independent v state and smaller v larger(3 Posts)
Sorry if the title is a bit vague. DD is only 5 and has just gone into yr 1.
DD has "issues" with life, nothing I can pigeon hole, nor do I want to but her whole life (so far) we have known she is different to her siblings, (child 5 of 6).
She has ocd tendencies, sensory issues, (loud noises, situations, smells etc), it's difficult to describe her. She is very bright.
We have just moved (end of june) from a large school of 3 classes of over 30 kids in each year , to a school with just 120 kids in from reception to yr 6. I've just had parents evening and she is absolutely flying through her learning, her male teacher has really got her sussed too, he has worked out just how to react to her and in doing so is obviously bringing out the best in her.
I know it's years away but i'm wondering how this will impact when she moves on to secondary. Will the size of a secondary school scare the life out of her, ?
Do independent schools have smaller classes ? What are the benefits of an independent school? We have grammar where we are, is that as good as an independent?
I know i'm waffling a bit but I worry about her more than the others as she is so particular.
Thanks if you managed to make any sense of this let alone reply.
Yes independent schools usually have smaller classes usually the biggest will be around 20 quite often smaller but the schools themselves can be big Eton for example is 1300 from yrs 9-13. But independent schools are not necessarily any better at coping with children who are different. The majority of parents when the push comes to the shove are paying for academic success, better results; exams, university places etc than they think their DC would have got in the state sector so that means even in non selectives at secondary level the pressure is on.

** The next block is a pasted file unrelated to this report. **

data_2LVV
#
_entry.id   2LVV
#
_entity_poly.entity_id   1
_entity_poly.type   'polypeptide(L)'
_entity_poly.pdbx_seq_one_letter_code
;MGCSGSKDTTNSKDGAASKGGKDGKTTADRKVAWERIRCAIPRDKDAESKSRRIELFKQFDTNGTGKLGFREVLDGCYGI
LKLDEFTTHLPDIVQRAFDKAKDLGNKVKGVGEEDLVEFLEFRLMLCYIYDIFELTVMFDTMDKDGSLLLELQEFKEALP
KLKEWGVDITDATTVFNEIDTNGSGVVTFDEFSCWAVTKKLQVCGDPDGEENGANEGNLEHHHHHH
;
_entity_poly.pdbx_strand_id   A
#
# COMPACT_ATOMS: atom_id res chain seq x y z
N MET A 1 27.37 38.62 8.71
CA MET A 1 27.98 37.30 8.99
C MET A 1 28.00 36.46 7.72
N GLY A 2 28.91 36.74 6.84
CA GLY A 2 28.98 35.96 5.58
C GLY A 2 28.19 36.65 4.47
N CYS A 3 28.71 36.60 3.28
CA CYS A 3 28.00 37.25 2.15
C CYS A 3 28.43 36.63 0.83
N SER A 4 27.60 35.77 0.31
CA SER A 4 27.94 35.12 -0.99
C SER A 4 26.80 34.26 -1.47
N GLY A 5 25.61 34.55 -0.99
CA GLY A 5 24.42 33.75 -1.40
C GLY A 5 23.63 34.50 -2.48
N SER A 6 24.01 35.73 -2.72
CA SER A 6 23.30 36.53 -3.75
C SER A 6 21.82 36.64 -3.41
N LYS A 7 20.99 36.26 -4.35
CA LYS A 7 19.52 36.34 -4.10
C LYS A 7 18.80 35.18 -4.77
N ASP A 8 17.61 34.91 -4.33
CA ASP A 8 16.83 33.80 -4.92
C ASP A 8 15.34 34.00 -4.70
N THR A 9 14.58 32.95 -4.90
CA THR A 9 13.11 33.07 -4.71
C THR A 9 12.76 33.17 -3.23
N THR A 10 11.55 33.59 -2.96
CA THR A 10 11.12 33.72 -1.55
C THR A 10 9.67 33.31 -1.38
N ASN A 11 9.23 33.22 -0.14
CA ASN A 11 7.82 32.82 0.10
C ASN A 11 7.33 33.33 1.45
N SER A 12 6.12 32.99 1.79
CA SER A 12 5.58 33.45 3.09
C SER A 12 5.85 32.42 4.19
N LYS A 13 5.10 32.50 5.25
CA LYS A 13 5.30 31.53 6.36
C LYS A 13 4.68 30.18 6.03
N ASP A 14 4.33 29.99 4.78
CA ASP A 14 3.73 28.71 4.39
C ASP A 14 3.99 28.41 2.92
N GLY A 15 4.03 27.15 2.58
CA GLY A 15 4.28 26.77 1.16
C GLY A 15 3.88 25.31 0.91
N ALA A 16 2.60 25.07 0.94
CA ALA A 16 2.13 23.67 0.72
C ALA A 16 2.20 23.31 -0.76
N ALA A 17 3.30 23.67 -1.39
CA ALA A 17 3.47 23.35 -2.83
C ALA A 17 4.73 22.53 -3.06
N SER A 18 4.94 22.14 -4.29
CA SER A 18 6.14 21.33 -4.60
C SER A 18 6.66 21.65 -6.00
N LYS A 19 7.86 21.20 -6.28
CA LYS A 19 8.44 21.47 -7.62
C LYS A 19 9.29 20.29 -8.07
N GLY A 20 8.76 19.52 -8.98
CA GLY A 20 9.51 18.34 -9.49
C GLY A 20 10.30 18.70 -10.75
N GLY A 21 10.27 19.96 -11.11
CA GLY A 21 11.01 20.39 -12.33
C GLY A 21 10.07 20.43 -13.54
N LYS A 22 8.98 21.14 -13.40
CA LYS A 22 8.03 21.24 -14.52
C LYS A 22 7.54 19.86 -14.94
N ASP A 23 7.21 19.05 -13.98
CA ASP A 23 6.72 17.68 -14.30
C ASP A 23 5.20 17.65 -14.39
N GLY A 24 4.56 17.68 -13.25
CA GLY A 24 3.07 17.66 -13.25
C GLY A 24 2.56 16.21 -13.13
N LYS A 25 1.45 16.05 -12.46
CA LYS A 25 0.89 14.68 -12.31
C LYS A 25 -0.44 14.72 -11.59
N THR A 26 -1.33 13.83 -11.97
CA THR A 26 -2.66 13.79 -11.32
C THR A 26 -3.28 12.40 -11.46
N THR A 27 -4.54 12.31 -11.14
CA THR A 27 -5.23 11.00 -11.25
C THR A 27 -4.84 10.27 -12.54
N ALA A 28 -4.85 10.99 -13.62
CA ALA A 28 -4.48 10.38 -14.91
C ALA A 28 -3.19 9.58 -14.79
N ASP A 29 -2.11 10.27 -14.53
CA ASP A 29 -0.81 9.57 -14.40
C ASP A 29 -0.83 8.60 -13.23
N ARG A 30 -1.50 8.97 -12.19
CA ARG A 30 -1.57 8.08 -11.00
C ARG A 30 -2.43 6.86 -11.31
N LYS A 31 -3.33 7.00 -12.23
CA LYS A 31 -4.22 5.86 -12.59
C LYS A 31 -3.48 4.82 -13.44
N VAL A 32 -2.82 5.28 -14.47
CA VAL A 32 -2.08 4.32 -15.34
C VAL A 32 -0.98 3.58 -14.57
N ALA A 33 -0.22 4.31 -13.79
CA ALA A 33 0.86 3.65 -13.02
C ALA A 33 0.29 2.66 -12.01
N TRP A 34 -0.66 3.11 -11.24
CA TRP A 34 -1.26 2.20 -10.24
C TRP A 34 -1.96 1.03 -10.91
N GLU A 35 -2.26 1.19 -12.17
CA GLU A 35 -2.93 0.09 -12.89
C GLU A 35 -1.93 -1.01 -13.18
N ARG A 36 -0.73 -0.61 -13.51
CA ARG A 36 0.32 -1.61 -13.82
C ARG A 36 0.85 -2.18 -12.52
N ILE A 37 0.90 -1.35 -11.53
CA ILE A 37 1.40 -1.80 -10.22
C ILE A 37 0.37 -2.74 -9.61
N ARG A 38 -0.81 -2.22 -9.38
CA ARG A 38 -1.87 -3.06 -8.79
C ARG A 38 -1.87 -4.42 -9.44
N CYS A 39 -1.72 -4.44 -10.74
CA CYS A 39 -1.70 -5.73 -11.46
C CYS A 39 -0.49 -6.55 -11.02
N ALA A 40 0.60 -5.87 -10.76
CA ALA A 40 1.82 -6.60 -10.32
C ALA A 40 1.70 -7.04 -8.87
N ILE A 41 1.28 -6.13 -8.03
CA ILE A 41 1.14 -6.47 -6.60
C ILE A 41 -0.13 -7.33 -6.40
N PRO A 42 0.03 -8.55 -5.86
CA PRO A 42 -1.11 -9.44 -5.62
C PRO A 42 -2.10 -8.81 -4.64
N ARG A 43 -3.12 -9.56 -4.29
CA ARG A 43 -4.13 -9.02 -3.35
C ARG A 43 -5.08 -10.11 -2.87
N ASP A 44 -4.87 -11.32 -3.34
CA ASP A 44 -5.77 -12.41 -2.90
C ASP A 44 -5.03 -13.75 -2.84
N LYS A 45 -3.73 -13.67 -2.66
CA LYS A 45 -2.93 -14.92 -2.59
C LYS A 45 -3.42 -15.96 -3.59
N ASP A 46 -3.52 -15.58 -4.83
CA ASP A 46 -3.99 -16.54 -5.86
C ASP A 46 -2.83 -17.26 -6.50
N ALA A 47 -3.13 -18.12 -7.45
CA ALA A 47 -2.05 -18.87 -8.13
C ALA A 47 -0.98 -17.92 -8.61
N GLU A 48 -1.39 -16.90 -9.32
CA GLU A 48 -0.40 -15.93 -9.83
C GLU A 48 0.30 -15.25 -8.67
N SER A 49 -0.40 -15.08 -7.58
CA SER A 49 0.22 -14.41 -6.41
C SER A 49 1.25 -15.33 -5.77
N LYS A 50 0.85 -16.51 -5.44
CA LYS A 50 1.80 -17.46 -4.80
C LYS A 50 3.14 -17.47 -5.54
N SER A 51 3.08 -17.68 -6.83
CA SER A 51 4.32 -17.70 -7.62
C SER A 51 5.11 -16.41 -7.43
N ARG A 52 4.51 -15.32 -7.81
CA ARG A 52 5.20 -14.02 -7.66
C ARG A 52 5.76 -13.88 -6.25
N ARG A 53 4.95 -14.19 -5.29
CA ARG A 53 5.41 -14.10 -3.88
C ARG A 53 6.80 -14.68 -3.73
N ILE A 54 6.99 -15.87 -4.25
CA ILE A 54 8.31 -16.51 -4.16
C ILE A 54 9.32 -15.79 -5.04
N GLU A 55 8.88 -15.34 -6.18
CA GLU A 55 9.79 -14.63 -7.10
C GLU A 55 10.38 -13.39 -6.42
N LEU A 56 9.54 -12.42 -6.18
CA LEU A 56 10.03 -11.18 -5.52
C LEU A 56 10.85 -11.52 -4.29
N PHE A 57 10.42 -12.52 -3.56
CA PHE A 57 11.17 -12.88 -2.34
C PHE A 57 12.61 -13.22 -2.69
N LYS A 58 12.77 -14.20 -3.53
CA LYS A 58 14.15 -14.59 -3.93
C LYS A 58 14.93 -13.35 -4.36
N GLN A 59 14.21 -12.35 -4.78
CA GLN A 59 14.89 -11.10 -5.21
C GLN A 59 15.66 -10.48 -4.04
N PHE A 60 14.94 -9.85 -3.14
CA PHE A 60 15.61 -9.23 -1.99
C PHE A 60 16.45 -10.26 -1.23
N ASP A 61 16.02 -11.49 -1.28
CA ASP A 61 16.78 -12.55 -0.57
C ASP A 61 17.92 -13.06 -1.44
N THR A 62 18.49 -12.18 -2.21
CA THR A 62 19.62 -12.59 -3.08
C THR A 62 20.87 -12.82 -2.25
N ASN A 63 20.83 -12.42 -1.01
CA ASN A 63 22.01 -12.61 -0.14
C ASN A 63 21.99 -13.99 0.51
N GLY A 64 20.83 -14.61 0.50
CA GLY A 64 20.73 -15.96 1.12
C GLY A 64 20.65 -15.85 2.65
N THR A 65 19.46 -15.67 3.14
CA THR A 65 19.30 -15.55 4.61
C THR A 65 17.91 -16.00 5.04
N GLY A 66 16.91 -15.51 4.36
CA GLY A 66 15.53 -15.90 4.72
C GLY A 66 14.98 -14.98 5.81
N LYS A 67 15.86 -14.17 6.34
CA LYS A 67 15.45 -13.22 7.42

But IME of secondary I've got DS's in both the teachers are more accessible there is less of a blame the parent child if things don't go the way it's meant too and higher standards of pastoral care in the independent sector and obviously more extra curricular stuff but this does not mean it would suit your DD.
OP it's early days as you DD matures maybe she'll settle and find her feet and hopefully will thrive in either. It sounds like you have a good teachers and these too are found in both sectors as are bad ones. Give her time.
Its all rather subjective. A lot of grammars are better than a lot of independants. Not all independants are big public school Eton/St Pauls types so you will get a whole range of places some of which may suit your dd, some of which may not.
Your description of your dd is not dissimilar to a lot of children and as you say, you are talking rather along way down the road but generally private schools do have smaller classes 14-18 is the norm ime. ds1 and ds3's school is v small and once you get to gcse years the classes go down to 6-12 depending on how many pick that subject. Their biggest class in Y7-9 was 18 for maths and now ds3 in Y10 has 12 which is considered quite large for our school. it is not the norm by any means and certainly in a grammar you would be looking more in the region of 24
The size of a secondary school may not scare her if the transition process is handled properly - lots of visits in the term leading up to the transfer, a member of staff visiting her at primary so that there is a link person along with full and open communication between everyone involved.
If your dd is bright and of grammar ability then I would go for it. There are tons of bright quirky children at our grammars here, many of them have Aspergers and similar difficulties and they seem to thrive.
My advice would be to keep an open dialogue with her teachers and ask them how they think she would cope in various types of setting. I imagine they would say it was far too early to say anything with any certainty but with frequent candid reviews of how she is coping both socially and academically you will have a much clearer picture of what she needs and what the options locally are for her
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